John's Plane Week 2
Sails, axles and ailerons

July 13, Monday

I am eager to get back to work after two days off. Mark and I continued work on the sails. Getting close to completing the wings, the only sails yet to do.

The sail is voluminous. We must roll it into two tight rolls so Mark can run it through the sewing machine. We must roll it from front to back for the long seams and roll it end to end to sew on battens for the ribs; So, much of our time is devoted to getting the sail ready to sew. We tape each seam with double-stick tape to facilitate the sewing. I can't imagine the trouble sewing would be without this sticky stuff. Mark joked he could make a sail using the tape alone, without sewing, and as if to demonstrate his point, he found tape on a three year old sail he was repairing for a customer still strong after he removed the thread from the seam.Obviously, the tape would not make a sail but it is a great aid toward accuracy and ease.

We put the sail aside to manufacture down tubes and axles. Out to Mark's hangar/storage buildings to collect aluminum stock. We find a white puppy chewing a couch cushion in marks building. Mark immediately adopts her and she has been with us since. We cut tubing to lengths for axles and for down tubes and haul it back to the machine shop. To supper about six. Worked some on this web page after supper.

Tuesday, July 14

Breakfast at the Dairy Queen about 7 am. By 7:45 we are back in the machine shop. All morning we work on the axle and down tube stock we cut yesterday. We sand the ends, ream out the inner wall at each end and drill most of the bolt holes before bending the axle in the familiar QS type axle shape. The down tubes are doubled and also get a slight bend. Bolt holes in the vicinity of the bend are drilled after bending to avoid distorting the holes.

Mark teaches me a step such as very precise locating and drilling or bending of the axle by demonstrating one time: "Got it?" he asks. "Do it," he says and turns to another task, leaving me to drill or bend. I am nervous drilling the first hole or bending the first tube; This is expensive stuff and we have invest time and labor in it already. Hate to screw it up But soon I am comfortable with the work and I am a confident machinist by the time we are finished with each step. Not really, but talk about learning the basics. I already look at my Sprint back in Terre Haute with a newly informed eye.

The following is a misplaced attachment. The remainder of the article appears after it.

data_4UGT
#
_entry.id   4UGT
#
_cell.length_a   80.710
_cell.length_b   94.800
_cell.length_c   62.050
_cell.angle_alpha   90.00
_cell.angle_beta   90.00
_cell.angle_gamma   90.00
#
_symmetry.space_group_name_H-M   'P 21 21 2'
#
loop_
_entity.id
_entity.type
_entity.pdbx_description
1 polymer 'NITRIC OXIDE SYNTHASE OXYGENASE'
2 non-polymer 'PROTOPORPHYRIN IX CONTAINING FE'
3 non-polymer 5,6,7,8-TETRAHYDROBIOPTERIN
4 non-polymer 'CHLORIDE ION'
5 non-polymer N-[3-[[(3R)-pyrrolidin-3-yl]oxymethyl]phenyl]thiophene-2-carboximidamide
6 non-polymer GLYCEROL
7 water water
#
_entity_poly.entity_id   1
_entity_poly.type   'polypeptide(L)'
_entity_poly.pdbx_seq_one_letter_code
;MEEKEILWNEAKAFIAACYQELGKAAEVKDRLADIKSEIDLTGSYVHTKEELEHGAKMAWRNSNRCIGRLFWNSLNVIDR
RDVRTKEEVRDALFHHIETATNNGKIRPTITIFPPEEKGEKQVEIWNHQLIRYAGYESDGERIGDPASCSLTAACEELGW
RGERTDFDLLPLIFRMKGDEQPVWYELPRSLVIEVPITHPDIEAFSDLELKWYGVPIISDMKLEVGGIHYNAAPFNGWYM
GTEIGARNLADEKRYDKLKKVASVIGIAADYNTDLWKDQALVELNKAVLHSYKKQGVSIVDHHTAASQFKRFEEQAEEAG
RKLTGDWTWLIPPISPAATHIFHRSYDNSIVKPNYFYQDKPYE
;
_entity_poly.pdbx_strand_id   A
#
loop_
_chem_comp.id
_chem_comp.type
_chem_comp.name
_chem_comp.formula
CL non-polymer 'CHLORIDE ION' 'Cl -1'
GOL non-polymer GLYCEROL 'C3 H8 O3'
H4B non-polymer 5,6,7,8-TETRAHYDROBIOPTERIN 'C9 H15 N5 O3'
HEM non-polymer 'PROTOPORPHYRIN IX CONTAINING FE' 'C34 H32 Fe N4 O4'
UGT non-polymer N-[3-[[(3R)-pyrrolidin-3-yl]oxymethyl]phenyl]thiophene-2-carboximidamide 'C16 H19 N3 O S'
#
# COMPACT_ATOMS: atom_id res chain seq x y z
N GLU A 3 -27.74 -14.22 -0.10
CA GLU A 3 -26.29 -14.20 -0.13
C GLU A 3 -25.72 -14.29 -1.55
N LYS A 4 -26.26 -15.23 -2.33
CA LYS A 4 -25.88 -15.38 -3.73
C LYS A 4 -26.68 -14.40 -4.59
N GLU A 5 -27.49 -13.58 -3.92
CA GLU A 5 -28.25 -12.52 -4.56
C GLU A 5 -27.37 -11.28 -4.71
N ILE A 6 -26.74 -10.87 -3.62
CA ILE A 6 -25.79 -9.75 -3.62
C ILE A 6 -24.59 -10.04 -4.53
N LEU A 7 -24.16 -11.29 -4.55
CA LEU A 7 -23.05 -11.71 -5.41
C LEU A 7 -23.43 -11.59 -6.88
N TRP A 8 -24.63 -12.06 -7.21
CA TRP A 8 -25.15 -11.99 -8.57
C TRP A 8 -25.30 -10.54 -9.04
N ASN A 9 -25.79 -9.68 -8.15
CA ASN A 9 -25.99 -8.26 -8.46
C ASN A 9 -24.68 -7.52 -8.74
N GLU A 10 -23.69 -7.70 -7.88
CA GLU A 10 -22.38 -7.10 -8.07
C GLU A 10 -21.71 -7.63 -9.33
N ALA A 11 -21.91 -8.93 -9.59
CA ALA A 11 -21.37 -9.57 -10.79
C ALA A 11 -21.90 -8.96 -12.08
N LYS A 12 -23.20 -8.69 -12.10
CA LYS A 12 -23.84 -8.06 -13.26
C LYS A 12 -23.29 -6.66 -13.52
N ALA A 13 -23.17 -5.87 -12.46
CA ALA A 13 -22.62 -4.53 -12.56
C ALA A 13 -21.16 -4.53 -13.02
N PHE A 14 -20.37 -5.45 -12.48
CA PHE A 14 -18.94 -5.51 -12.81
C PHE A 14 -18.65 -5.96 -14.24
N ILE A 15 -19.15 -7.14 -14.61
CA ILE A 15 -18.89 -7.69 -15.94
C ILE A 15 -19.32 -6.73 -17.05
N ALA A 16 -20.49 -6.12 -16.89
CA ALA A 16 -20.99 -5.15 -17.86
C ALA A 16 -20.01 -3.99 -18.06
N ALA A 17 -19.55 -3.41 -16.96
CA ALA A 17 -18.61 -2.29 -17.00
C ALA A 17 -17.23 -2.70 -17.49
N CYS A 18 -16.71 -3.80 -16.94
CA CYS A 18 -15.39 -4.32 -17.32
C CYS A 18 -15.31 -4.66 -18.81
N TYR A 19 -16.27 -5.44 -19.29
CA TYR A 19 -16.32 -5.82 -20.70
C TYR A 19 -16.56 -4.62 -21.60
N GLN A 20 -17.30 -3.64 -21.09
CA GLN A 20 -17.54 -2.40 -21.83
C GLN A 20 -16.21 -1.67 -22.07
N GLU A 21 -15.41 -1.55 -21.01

After lunch at Lucky Linda's (Don't miss it if you get to Mt. Vernon: five bucks for all you can eat and all the tea or lemonade you can drink plus dessert) we return to work on the sails. Summing up today, we are close to completing the sails and we close to completing 28 axles.

July 15, Wednesday

Today we finished the sails. Mark sewed the pockets for trailing and leading edge tubes and we installed a pair of brass grommets at both ends. The last item was sewing the buckles with Velcro adjustments on the inner ends. We folded the sails neatly and stowed them where we can see them any time we like. I feel pretty proud of the red, white and blue sails, though I was chiefly an apprentice in their manufacture. Mark's pride in his work is evident, though he says little along those lines. My plane will by these "signature" colors be Mark Smith's "Captain America III." I like it.